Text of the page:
Mareci, D., Lucero, V., Mirza, J. (2009). Effect of replacement of vanadium by iron on the electrochemical behaviour of titanium alloys in simulated physiological media. Rev. Metal. 45, 32–41.
McCafferty, E., Wightman, J.P. (1999). An X-Ray photoelectron spectroscopy sputter profile study of the native air-formed film on titanium. Appl. Surf. Sci. 143 (1–4), 92–100.
Muñoz, A.I., Mischler, S. (2007). Interactive Effects of Albumin and Phosphate Ions on the Corrosion of CoCrMo Implant Alloy. J. Electrochem. Soc. 154 (10), C562–570.
Ouerd, A., Alemany-Dumont, C., Belthome, G., Normand, B., Szunerits, S. (2007). Reactivity of titanium in physiological medium: electrochemical characterization of the metal/protein interface. J. Electrochem. Soc. 154 (10), C593–C601.
Ratner, B.D. (2004). Biomaterials Science: an Introduction to Materials in Medicine. 2nd Edition. Elsevier Academic Press (Ed.), Amsterdam, Boston.
Rechendorff, K., Hovgaard, M.B., Foss, M., Zhdanov, V.P., Besenbacher, F. (2006). Enhancement of protein adsorption induced by surface roughness. Langmuir 22 (22), 10885–10888.
Rubio, J.C., García-Alonso, M.C., Alonso, C., Alobera, M.A., Clemente, C., Munuera, L., Escudero, M.L. (2008). Determination of metallic traces in kidneys, livers, lungs and spleens of rats with metallic implants after a long implantation time. J. Mater. Sci. Mater. Med. 19 (1), 369–375.
Saldana, L., Vilaboa, N., Valles, G., González-Cabrero, J., Munuera, L. (2005). Osteoblast response to thermally oxidized Ti6Al4V alloy. J. Biomed. Mater. Res. 73A(1), 97–107.
Serro, A.P., Fernandes, A.C., Saramago, B., Lima, J., Barbosa, M.A. (1997). Apatite deposition on titanium surfaces-the role of albumin adsorption. Biomaterials 18 (4), 963–968.
Serro do, A.P.V.A., Fernandes A.C., de Jesus B., Saramago V. (1997). The influence of proteins on calcium phosphate deposition over titanium implants studied by dynamic contact angle analysis and XPS. Colloid. Surface B 10 (2), 95–104.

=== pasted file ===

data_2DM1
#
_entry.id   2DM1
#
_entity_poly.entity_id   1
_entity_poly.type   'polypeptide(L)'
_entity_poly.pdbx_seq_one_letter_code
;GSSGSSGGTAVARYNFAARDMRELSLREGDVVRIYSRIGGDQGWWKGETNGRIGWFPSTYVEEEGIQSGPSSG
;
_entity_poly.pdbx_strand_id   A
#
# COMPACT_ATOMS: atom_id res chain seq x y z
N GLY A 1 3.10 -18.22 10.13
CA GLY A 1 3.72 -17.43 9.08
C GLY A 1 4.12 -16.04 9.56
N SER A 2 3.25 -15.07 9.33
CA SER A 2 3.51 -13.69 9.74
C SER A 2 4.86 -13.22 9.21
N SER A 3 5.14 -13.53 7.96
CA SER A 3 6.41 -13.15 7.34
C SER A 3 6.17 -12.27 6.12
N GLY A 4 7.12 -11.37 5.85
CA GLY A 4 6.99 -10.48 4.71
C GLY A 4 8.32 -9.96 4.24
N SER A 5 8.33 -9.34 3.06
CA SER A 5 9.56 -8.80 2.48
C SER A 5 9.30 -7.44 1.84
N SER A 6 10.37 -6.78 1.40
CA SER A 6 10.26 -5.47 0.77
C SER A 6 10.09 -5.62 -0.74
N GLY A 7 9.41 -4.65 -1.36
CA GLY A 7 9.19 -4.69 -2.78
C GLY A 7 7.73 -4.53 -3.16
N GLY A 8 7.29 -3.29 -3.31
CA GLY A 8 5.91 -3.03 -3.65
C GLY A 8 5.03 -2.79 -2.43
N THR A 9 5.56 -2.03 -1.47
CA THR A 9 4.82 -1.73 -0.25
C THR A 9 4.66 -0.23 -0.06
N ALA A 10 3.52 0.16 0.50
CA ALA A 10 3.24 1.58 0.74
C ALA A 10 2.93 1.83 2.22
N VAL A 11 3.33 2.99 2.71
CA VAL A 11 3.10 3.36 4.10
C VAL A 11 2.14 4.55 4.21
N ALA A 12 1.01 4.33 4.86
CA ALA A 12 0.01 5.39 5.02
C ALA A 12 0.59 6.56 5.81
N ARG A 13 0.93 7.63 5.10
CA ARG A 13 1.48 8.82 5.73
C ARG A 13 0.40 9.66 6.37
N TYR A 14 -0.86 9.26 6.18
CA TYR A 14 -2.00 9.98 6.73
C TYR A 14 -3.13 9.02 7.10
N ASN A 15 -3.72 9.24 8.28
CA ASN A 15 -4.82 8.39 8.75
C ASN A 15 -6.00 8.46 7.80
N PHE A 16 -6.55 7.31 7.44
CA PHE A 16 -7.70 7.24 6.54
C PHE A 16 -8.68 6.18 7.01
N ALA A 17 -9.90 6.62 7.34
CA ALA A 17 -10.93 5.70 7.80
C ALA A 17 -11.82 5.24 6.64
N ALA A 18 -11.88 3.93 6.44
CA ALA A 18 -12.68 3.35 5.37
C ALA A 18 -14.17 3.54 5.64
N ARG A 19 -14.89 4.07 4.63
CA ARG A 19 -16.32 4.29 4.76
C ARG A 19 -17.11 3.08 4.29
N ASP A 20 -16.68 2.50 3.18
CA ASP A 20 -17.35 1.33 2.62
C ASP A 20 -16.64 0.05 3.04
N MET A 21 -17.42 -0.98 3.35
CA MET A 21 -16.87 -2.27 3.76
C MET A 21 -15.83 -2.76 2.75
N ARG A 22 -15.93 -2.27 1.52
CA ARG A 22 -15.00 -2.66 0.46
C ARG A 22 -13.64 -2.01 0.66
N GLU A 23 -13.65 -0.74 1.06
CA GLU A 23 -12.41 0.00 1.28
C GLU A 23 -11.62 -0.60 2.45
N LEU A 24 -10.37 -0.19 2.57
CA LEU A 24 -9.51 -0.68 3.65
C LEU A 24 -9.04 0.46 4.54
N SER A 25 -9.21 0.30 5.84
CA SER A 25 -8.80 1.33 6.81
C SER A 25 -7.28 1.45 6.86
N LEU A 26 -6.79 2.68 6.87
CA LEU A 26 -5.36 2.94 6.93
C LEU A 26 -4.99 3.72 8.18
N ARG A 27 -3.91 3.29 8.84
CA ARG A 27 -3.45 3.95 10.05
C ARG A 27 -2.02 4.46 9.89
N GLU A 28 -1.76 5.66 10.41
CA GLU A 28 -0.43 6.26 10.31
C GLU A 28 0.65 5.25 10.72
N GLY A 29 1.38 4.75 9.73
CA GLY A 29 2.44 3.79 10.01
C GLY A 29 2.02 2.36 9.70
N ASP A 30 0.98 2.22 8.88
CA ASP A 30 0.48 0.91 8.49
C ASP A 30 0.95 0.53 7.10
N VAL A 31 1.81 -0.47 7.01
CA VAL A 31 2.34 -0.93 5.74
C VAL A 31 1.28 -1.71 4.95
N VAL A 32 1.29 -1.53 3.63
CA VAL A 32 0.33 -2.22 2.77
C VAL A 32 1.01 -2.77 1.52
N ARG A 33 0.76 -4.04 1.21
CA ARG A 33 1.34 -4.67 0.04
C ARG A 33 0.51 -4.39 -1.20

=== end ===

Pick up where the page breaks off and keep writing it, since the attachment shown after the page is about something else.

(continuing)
Sundgren, J.E., Bodo, P., Lundstrom, I. (1986). Auger electron spectroscopic studies of the interface between human tissue and implants of titanium and stainless steel. J. Colloid Interf. Sci. 110 (1), 9–20.
Uchida, M., Kim, H.M., Kokubo, T., Fujibayashi, S., Nakamura, T. (2003). Structural dependence of apatite formation on titania gels in a simulated body fluids. J. Biomed. Mater. Res. 64A, 164–170.
Vaquila, I., Passeggi Jr, M.C.G., Ferron, J. (1996). Temperature effect in the early stages of titanium oxidation. Appl. Surf. Sci. 93 (3), 247–253.
Wagner, C.D., Davis, L.E., Zeller, M.V., Taylor, J.A., Raymond, R.H., Gale, L.H. (1981). Empirical atomic sensitivity factors for quantitative analysis by electron spectroscopy for chemical analysis. Surf. Interface Anal. 3 (5), 211–225.
Wagner, C. D., Riggs, W.M., Davis, L.E., Moulder, J.F., Mulinberg, G.E. (1992). Handbook of X-ray photoelectron spectroscopy, Perkin-Elmer Corporation, Physical Electronics Division (Eds.), Eden Prairie, Minnesota, USA.
Williams, R.L., Brown, S.A., Merritt, K. (1988). Electrochemical studies on the influence of proteins on the corrosion of implant alloys. Biomaterials 9 (2), 181–186.
Wojciak-Stothard, B., Madeja, Z., Korohoda, W., Curtis, A., Wilkinson, C. (1995). Activation of macrophage-like cells by multiple grooved substrata. Topographical control of cell behavior. Cell Biol. Int. 19 (6), 485–490.

Copyright (c) 2014 Consejo Superior de Investigaciones Científicas (CSIC)

Licencia de Creative Commons
Esta obra está bajo una licencia de Creative Commons Reconocimiento 4.0 Internacional.

Contacte con la revista

Soporte técnico